Organizations are faced with certain dilemmas and have to make some tough decisions. Some of these dilemmas are: Centralization vs. Decentralization; Share information vs. Protect; Uncertainty vs. Opportunity. The answer lies in unlocking information as an asset value proposition – and only the Chief Data Officer (CDO) can do that.
In Part-II of this story, Partha Iyengar, VP Distinguished Analyst, Gartner talks about the role of the CDO, and also about the next generation of BI tools.
In case you missed Part-I, read it here.
Q. How many CDOs do we have in India? What is the profile of the Indian CDO? Who does the CDO report to?
A. The Indian CDOs that we are seeing right now are more of a DBA+ (Database Administrator) person. We are seeing people from the technical side becoming CDOs. That is the wrong strategy. The CDO has to be closer to the business and not closer to the technology.
The role of the CDO is really to unlock this information as an asset value proposition, that companies have talked about for long but has been very elusive. The challenge is that today, information in most enterprises is very siloed. The CHRO owns HR data, the CFO owns Finance data and there is a tremendous amount of reluctance to share data across the organization.
In a digital business world, the silos are dysfunctional and information has to be (shared) across the enterprise. So the next stage in this evolution is the effective use of the CDO, which is when CEOs say there’s too much value locked up in the information we have across the enterprise and our ability to monetize and unlock that value cannot be done with our current IT setup. This is when they will bring in a CDO – similar to what we’ve seen with the Chief Digital Officer. The same trend will happen with the Chief Data Officer.
The CDO will be more of a business person who will probably report outside of IT. Today, the few CDOs that are there report in to IT. That is a dysfunctional view of the world. The CDO’s view is not to add another level to IT – it is really to add a level of visibility of the information sitting in IT’s control to the rest of the business. And that hasn’t happened yet.
Q. What should organizations factor into their Information Strategies to ensure that the business as a whole is digitized?
When we talk about Digital Business it is this context of People, Business and Things. You need to harmonize these three elements in order to merge the physical and digital worlds.
Information is the nervous system of Digital Business. You need information in the middle that is observing and mediating the interactions between people, business and things.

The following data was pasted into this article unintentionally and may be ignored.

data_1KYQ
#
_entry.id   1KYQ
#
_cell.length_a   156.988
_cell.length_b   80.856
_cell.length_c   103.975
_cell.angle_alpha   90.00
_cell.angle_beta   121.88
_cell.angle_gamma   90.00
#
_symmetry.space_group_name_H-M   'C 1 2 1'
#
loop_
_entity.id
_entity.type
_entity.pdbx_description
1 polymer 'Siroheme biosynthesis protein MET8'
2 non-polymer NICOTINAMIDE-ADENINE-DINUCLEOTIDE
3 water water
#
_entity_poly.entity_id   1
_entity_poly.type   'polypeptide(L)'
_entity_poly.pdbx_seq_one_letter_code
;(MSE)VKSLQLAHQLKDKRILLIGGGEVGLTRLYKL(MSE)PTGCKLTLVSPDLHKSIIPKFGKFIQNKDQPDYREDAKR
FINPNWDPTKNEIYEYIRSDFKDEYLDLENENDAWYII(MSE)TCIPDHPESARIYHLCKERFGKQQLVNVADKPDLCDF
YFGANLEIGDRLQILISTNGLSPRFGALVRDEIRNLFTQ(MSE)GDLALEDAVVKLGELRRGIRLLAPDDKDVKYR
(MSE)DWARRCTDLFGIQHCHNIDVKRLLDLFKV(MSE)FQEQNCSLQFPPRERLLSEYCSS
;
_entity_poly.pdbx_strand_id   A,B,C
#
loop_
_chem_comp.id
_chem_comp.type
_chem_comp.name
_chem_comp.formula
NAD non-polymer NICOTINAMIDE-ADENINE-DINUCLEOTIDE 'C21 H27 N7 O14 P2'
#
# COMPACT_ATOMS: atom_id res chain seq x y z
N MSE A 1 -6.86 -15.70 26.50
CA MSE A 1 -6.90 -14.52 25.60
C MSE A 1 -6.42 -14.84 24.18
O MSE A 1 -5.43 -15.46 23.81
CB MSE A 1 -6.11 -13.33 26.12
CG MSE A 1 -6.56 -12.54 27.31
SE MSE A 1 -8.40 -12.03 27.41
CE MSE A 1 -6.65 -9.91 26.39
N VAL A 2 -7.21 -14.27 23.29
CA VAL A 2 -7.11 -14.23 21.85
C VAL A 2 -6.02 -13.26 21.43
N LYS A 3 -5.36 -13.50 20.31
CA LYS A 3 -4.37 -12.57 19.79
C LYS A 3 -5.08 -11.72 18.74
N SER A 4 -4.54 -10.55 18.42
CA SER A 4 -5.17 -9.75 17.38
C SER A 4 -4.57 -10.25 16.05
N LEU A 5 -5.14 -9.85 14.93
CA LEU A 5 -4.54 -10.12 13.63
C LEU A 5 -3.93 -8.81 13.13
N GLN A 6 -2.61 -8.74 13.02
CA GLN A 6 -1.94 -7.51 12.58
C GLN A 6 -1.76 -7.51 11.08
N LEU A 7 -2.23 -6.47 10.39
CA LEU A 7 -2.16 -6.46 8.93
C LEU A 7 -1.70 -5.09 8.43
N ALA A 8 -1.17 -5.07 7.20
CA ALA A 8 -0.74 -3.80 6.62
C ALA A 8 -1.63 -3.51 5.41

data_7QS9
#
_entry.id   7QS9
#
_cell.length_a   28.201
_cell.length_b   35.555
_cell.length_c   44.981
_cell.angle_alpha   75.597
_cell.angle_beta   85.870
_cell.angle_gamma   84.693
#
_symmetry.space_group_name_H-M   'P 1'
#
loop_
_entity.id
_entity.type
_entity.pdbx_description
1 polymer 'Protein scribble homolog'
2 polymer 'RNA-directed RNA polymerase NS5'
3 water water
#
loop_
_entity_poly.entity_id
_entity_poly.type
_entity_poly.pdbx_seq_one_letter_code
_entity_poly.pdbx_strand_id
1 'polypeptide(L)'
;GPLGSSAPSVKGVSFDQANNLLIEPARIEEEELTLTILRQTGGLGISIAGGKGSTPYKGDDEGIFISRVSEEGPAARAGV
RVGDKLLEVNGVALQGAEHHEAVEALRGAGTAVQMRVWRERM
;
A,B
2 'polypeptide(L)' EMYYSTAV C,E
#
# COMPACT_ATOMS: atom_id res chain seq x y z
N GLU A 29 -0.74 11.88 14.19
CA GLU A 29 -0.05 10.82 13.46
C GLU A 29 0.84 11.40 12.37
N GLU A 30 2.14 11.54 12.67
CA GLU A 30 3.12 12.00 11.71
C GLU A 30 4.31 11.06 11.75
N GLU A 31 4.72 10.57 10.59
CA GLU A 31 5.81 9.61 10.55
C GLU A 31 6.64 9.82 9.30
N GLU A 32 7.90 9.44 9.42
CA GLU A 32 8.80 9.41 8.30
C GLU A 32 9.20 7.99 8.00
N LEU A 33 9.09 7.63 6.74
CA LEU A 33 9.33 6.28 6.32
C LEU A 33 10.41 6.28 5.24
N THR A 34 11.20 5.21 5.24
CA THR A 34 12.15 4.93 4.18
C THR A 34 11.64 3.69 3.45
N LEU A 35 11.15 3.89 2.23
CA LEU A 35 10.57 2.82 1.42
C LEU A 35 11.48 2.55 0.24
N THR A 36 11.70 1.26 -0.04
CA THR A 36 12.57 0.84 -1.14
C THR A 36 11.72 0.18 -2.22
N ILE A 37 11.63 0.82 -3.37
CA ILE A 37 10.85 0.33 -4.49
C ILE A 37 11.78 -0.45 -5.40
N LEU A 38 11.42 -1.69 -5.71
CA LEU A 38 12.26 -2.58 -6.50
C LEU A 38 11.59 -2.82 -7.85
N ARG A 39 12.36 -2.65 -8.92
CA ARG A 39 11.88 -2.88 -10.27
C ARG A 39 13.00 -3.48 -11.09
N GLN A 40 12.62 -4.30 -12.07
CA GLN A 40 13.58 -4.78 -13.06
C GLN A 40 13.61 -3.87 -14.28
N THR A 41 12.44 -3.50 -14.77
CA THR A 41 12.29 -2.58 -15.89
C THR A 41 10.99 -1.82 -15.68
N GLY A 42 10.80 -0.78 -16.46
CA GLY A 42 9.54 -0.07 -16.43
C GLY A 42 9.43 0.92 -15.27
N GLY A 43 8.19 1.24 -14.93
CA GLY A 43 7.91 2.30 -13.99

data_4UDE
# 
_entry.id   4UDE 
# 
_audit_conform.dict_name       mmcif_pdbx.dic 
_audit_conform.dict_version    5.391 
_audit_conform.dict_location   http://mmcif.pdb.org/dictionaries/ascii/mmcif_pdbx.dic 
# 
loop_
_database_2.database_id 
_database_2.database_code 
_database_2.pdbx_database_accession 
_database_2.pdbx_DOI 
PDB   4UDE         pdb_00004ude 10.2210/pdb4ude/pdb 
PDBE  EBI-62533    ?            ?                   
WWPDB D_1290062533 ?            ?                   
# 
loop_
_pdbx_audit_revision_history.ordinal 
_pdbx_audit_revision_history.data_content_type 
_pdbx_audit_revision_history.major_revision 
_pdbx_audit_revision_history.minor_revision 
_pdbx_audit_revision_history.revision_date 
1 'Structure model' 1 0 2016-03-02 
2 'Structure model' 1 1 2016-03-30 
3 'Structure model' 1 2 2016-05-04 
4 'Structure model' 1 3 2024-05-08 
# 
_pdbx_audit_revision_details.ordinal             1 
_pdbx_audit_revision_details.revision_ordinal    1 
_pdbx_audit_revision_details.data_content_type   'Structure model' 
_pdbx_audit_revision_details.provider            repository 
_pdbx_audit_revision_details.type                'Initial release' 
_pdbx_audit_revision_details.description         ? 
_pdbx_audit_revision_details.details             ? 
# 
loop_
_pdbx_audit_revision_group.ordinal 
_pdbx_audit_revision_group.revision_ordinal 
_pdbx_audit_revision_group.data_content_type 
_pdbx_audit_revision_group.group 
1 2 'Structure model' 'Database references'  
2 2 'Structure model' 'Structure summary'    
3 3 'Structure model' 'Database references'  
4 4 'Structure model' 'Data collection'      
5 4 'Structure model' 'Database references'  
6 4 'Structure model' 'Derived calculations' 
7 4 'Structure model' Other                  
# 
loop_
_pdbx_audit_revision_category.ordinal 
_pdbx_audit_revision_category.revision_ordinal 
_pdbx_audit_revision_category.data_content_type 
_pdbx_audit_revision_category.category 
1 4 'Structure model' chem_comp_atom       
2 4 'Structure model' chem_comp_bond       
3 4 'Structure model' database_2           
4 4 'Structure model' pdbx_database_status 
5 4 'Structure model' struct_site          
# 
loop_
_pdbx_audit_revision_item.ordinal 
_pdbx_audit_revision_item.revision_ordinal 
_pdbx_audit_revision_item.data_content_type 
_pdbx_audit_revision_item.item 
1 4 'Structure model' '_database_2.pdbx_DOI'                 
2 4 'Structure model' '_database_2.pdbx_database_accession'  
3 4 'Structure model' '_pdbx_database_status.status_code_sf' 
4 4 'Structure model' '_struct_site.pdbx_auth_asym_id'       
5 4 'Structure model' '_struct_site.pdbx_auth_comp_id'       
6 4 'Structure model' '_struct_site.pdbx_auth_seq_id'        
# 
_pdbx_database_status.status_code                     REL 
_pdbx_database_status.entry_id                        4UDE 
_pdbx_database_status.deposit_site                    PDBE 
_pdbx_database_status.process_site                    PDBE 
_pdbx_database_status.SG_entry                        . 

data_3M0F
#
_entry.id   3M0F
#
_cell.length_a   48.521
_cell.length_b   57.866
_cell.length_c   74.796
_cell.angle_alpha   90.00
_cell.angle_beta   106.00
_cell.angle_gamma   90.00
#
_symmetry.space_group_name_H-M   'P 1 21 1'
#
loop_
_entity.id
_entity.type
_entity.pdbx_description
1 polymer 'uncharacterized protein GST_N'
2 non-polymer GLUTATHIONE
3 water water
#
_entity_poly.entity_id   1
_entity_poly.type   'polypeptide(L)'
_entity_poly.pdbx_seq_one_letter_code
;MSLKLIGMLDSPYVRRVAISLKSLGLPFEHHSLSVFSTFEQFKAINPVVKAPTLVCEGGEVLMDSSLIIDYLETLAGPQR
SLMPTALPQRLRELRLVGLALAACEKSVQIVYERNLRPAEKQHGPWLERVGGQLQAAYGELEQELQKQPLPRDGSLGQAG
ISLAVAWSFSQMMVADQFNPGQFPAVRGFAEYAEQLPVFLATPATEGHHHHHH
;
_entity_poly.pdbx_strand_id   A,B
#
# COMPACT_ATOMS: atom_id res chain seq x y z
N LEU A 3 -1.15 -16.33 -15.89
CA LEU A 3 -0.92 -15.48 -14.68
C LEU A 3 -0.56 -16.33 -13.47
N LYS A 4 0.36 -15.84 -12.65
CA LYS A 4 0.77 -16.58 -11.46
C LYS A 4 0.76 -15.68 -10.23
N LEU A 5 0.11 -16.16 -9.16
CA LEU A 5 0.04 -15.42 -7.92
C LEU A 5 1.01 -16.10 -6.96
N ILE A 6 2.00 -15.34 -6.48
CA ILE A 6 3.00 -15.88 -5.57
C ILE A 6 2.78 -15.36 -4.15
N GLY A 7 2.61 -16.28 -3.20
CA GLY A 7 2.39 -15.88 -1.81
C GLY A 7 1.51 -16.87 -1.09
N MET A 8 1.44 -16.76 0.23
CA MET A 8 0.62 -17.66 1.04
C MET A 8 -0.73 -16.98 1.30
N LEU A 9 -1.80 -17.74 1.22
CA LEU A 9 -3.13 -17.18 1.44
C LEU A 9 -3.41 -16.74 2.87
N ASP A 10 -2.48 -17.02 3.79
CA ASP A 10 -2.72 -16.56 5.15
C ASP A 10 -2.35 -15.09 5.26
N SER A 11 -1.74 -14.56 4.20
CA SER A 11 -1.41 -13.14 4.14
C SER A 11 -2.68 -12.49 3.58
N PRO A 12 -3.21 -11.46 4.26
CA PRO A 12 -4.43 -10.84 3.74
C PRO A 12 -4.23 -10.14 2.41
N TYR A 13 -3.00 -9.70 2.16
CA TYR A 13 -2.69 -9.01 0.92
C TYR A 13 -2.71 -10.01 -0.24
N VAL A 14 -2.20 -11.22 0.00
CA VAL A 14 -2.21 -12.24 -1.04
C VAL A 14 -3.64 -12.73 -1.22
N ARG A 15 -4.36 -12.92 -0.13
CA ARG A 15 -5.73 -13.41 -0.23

What do you do when a “thing” sends out a message? Things are becoming important because they are not just passive participants in the Digital Business journey, they are active participants where they have the ability to sense, respond, analyze and make decisions.
Increasingly as smart machines become matured, you will see a situation where “things” are making decisions – not just complementing the human but bypassing the human. And there are already examples of this available today.
So we have “things” that are interacting and sending out information flows that sometimes interact with people and sometimes don’t, and have massive business implications. In this scenario, the role of the analytics professional sitting in the middle is, how do you mediate this information flow? How do you intercept things that could be heading towards a situation where the machine made a wrong decision? And how do you trap that? How do you ensure that the communication flows are getting to the right place at the right time? All of this becomes a core analytics function. And that’s really at the heart of ensuring that the information management strategy is the key aspect of digital business and the analytics professionals are a key cog in that machine.
Q. What would be the new enabling features and capabilities of the next generation of BI analytics tools, that will let users access information in new ways?
At a broad evolution perspective, we are really moving from Descriptive to Prescriptive to Predictive, in terms of the use of data.
The early stage BI gave a rear view mirror of what has already happened. Prescriptive is what is happening right now. Predictive is based on the patterns of data – it tells you what is likely to happen, so that one can do something about it if that outcome is not what you want to happen.
A lot of the tools will be based on real-time analysis of massive amounts of data. This brings the other piece of the technology puzzle into play – today’s relational databases are just not equipped to handle the volumes of data and the crunching. This is where you start using in-memory databases, real-time databases. The is the evolution of tools to really leverage that kind of technology is the second key evolution that needs to happen.
The third area is really the whole area of data preparation, the data analysis and the data visualization.
The reason data visualization is becoming so important is because with the masses of data, the traditional constructs of how data is presented, is beyond the ability of humans to comprehend.
The stock brokers are a classic example of data visualization in action, where milliseconds make a difference to them, in terms of millions of dollars being at stake.
So that whole concept coming into the mainstream is where data visualization will become the default way where data is converted into information and insight. This is at a fairly nascent stage right now.